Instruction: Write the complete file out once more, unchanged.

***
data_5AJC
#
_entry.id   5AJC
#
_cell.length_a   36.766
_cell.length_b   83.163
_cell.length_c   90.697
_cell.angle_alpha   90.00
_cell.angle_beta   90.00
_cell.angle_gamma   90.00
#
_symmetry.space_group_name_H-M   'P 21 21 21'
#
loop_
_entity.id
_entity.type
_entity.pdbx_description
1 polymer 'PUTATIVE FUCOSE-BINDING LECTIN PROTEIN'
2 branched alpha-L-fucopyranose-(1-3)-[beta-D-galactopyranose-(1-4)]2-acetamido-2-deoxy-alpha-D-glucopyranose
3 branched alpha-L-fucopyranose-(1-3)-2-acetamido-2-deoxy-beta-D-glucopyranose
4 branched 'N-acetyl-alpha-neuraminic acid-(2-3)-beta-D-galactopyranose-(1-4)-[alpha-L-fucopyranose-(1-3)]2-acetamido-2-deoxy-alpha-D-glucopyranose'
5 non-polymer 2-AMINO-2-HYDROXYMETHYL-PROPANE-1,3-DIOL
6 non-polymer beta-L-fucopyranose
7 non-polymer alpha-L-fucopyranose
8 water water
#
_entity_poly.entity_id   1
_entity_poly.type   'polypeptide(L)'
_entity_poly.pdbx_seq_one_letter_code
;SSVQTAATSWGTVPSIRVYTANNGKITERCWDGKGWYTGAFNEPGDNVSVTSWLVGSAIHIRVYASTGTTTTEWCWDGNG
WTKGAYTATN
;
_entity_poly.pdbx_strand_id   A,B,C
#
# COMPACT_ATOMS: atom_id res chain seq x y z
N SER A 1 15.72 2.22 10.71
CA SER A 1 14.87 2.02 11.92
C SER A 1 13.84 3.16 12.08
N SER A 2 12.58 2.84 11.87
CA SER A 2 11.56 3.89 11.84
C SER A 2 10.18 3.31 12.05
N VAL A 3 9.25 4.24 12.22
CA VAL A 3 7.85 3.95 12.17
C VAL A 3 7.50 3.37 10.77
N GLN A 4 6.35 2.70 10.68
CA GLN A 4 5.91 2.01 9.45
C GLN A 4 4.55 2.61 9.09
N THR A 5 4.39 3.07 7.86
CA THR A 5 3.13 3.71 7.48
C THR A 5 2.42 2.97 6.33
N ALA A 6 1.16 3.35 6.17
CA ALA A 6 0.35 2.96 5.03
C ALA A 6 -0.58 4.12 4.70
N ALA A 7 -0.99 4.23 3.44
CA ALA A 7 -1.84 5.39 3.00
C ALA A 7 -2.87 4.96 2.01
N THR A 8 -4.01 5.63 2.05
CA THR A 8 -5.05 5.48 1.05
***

data_5AJC
#
_entry.id   5AJC
#
_cell.length_a   36.766
_cell.length_b   83.163
_cell.length_c   90.697
_cell.angle_alpha   90.00
_cell.angle_beta   90.00
_cell.angle_gamma   90.00
#
_symmetry.space_group_name_H-M   'P 21 21 21'
#
loop_
_entity.id
_entity.type
_entity.pdbx_description
1 polymer 'PUTATIVE FUCOSE-BINDING LECTIN PROTEIN'
2 branched alpha-L-fucopyranose-(1-3)-[beta-D-galactopyranose-(1-4)]2-acetamido-2-deoxy-alpha-D-glucopyranose
3 branched alpha-L-fucopyranose-(1-3)-2-acetamido-2-deoxy-beta-D-glucopyranose
4 branched 'N-acetyl-alpha-neuraminic acid-(2-3)-beta-D-galactopyranose-(1-4)-[alpha-L-fucopyranose-(1-3)]2-acetamido-2-deoxy-alpha-D-glucopyranose'
5 non-polymer 2-AMINO-2-HYDROXYMETHYL-PROPANE-1,3-DIOL
6 non-polymer beta-L-fucopyranose
7 non-polymer alpha-L-fucopyranose
8 water water
#
_entity_poly.entity_id   1
_entity_poly.type   'polypeptide(L)'
_entity_poly.pdbx_seq_one_letter_code
;SSVQTAATSWGTVPSIRVYTANNGKITERCWDGKGWYTGAFNEPGDNVSVTSWLVGSAIHIRVYASTGTTTTEWCWDGNG
WTKGAYTATN
;
_entity_poly.pdbx_strand_id   A,B,C
#
# COMPACT_ATOMS: atom_id res chain seq x y z
N SER A 1 15.72 2.22 10.71
CA SER A 1 14.87 2.02 11.92
C SER A 1 13.84 3.16 12.08
N SER A 2 12.58 2.84 11.87
CA SER A 2 11.56 3.89 11.84
C SER A 2 10.18 3.31 12.05
N VAL A 3 9.25 4.24 12.22
CA VAL A 3 7.85 3.95 12.17
C VAL A 3 7.50 3.37 10.77
N GLN A 4 6.35 2.70 10.68
CA GLN A 4 5.91 2.01 9.45
C GLN A 4 4.55 2.61 9.09
N THR A 5 4.39 3.07 7.86
CA THR A 5 3.13 3.71 7.48
C THR A 5 2.42 2.97 6.33
N ALA A 6 1.16 3.35 6.17
CA ALA A 6 0.35 2.96 5.03
C ALA A 6 -0.58 4.12 4.70
N ALA A 7 -0.99 4.23 3.44
CA ALA A 7 -1.84 5.39 3.00
C ALA A 7 -2.87 4.96 2.01
N THR A 8 -4.01 5.63 2.05
CA THR A 8 -5.05 5.48 1.05